“You Again” shows bullying as a multigenerational problem passed on from family members to their children. Bullying can intensify when families continue living in the same area. According to the U.S. Census Bureau, more than half of the 43 million people that changed residences between March 1999 and March 2000 moved within the same county. The moving rate from one year to the next has actually dropped since the 1950s and 1960s, based on data from the Current Population Survey.

“A large percentage of the population never leaves their hometown,” explained Hoeffner. “Educators report to us that parents who may have been bullied or were bullies are sending their children to schools they attended. Former classmates who hold onto high school scars can unknowingly prompt their children to perpetuate the bullying cycle.”

Hoeffner’s nonprofit works with youth to help them be who they are instead of who they think they need to be. This winter, Hey, U.G.L.Y. will launch parenting seminars and the website, to help parents help themselves and their children.

“Our aim is to help parents discover ways to break the bullying cycle and heal those high school scars in themselves and their children,” Hoeffner said. “Almost everyone has bullied or been bullied. Once you learn how to recognize and take responsibility for your behavior, you can model that to your children.”

Bullying seems to be particularly prevalent in middle or junior high school, with three-fourths of public school principals in a 2008 survey reporting it as a serious problem.* Dr. Sue Bryant, principal of St. Stanislaus Kosta Catholic School in Michigan City, Ind., is among those who have addressed the problem. She sought help from Hey U.G.L.Y. when a group of sixth graders were bullying each other. Sixth grade teacher Carrie Miller saw how Hey U.G.L.Y.’s anti-bullying program got students to take responsibility for their own bullying behavior.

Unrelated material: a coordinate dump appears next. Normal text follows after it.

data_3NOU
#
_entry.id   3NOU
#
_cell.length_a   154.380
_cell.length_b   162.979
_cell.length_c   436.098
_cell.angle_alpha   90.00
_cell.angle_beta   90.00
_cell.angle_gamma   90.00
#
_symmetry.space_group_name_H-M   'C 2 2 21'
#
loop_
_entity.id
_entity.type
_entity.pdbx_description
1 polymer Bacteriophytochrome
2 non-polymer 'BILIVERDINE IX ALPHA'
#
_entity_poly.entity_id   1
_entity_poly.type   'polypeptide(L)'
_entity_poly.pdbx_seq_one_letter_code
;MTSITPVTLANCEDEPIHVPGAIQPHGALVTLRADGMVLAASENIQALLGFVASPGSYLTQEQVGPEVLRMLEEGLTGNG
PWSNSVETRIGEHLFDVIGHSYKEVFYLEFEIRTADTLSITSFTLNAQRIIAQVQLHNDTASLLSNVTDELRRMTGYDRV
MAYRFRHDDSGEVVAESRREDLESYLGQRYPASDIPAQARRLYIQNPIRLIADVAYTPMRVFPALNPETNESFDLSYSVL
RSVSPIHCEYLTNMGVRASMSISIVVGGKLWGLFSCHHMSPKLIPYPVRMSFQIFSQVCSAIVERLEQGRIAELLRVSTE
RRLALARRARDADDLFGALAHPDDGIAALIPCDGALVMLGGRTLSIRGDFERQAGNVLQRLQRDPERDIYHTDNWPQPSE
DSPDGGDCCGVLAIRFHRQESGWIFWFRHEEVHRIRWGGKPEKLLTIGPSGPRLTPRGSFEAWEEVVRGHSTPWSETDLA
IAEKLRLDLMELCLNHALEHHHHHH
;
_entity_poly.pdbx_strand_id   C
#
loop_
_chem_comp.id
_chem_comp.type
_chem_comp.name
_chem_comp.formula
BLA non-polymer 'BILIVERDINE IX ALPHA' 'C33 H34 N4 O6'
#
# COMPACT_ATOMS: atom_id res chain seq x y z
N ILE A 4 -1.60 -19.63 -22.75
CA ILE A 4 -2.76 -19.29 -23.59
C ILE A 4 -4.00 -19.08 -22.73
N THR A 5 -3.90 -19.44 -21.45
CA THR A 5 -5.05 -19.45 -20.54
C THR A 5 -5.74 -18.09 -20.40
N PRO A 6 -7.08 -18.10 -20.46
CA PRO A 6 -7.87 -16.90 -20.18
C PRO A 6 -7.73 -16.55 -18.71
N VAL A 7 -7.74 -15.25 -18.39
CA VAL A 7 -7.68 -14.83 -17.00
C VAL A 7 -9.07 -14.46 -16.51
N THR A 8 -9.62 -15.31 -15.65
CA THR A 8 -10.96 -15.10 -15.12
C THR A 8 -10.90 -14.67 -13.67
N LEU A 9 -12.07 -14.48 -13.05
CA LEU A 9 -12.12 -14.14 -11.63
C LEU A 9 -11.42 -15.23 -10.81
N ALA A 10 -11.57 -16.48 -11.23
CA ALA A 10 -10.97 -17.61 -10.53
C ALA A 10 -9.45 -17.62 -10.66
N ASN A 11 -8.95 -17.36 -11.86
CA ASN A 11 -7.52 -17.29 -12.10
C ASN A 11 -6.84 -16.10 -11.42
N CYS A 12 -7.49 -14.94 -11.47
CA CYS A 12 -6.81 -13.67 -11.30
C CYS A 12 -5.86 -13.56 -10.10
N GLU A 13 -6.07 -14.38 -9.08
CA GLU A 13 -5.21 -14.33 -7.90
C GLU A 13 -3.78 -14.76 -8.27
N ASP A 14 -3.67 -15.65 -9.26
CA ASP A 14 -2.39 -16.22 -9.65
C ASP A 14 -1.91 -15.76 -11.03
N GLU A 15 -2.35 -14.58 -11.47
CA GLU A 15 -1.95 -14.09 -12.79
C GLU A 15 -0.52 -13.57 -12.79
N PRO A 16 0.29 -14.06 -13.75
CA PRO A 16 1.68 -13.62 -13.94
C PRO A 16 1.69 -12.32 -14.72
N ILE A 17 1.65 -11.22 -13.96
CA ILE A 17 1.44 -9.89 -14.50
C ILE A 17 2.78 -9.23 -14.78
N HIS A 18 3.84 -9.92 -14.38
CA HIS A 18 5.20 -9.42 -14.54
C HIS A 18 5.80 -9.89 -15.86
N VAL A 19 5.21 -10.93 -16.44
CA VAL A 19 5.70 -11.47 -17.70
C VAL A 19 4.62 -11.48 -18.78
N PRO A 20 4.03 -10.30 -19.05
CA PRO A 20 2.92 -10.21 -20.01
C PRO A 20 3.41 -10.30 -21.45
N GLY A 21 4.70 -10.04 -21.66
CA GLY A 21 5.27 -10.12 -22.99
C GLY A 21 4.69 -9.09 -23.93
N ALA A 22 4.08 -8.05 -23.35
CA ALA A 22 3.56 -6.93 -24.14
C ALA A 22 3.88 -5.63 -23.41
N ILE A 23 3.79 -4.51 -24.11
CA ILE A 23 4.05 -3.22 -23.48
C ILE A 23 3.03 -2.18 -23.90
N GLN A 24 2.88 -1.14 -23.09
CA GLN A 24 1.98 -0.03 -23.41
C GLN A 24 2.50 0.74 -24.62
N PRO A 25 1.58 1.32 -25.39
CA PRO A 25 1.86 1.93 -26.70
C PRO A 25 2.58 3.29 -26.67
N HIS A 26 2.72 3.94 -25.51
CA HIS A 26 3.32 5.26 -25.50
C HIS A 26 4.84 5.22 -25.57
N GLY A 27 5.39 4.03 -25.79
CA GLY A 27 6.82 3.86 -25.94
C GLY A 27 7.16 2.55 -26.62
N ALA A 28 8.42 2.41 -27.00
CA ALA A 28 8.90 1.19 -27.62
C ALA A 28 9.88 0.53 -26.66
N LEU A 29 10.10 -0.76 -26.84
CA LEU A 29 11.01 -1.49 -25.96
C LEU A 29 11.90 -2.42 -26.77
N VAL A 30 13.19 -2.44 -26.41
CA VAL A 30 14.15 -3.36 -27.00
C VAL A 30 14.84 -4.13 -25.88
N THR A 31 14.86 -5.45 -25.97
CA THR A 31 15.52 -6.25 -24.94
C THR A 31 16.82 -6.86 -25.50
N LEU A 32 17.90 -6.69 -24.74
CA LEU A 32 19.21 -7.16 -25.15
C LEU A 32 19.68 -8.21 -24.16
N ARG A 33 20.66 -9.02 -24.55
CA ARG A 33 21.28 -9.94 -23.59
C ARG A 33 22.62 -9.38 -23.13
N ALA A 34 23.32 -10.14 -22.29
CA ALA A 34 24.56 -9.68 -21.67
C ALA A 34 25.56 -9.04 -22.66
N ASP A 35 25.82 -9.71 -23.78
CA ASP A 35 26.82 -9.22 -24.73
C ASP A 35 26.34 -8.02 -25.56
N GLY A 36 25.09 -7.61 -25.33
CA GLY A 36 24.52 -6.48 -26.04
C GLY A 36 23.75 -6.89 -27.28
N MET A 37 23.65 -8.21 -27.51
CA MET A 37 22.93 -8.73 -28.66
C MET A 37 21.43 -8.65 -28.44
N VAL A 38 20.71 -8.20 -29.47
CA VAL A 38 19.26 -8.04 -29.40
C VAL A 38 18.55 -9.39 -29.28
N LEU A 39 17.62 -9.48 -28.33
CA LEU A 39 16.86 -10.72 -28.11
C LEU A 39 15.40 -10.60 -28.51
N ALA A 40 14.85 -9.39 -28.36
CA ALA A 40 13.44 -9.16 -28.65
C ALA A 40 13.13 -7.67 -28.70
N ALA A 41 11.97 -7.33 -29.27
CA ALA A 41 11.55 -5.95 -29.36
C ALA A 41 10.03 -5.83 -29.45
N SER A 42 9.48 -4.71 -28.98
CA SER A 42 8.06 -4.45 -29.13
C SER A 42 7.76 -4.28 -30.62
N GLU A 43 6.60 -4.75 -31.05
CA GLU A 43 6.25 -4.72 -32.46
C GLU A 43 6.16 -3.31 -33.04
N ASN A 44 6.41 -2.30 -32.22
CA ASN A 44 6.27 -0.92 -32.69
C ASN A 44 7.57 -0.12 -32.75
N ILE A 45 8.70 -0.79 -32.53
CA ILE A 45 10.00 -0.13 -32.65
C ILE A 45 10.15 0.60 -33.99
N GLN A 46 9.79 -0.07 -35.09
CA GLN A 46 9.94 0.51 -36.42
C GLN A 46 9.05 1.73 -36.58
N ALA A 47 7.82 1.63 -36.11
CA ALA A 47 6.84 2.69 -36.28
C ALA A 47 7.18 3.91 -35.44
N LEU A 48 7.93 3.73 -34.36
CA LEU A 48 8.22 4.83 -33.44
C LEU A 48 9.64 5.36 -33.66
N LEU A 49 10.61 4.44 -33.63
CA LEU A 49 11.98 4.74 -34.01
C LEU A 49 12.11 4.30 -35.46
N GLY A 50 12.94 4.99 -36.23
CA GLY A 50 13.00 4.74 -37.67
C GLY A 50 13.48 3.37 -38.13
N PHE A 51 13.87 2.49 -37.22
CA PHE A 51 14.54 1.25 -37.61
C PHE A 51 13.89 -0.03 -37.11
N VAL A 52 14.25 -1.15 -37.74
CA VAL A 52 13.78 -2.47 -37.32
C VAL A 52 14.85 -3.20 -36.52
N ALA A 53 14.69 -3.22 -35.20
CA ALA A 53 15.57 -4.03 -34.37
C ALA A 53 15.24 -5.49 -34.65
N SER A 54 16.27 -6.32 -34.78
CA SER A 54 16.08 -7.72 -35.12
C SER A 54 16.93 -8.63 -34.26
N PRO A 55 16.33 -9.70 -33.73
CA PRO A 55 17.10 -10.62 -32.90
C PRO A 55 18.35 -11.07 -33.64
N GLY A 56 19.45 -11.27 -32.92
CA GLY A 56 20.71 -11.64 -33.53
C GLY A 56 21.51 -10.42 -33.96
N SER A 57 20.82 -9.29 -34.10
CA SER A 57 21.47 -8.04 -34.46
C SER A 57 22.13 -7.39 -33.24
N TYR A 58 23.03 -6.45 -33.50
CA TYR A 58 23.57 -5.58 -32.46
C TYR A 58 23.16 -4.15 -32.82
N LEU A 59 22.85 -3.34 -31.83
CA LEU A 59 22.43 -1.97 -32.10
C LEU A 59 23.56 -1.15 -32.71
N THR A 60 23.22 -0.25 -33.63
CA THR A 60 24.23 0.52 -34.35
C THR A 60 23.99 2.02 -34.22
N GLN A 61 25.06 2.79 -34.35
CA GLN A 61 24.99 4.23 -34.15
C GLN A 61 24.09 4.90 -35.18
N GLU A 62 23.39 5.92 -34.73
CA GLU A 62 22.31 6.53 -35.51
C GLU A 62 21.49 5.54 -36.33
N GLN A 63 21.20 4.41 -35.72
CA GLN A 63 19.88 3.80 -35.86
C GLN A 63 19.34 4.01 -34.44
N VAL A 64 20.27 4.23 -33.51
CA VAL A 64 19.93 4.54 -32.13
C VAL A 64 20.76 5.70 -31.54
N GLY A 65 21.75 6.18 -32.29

Hoeffner said, “Not only are the bullied suffering, but bullies are as well. We designed our program to help both groups discover ways to feel good about themselves and each other.”

Bullying can take the form of name calling, pushing, giving dirty looks, fighting and spreading rumors. Experts say the facts are troubling because bullying too often leads to violence, loss of self-esteem, depression and even suicide. Hoeffner almost lost a teenage family member to suicide so she understands the critical need to halt bullying.

“Since the number one influence on youth is their peers, we design all of our programs to collectively empower the students to be a part of the solution,” Hoeffner said. “Our ‘Stop Bullying Handbook’ was designed to give young people a voice against bullying. It’s the first resource of its kind to guide teens in helping each other deal with this sensitive subject. We help them learn how to have empathy for themselves and others. This is a key factor in letting go of the pain instead of carrying high school scars into adulthood as the movie shows.”

*GLSEN and Harris Interactive, “The Principal’s Perspective: School Safety, Bullying and Harassment; A Survey of Public School Principals” (New York: GLSEN, 2008).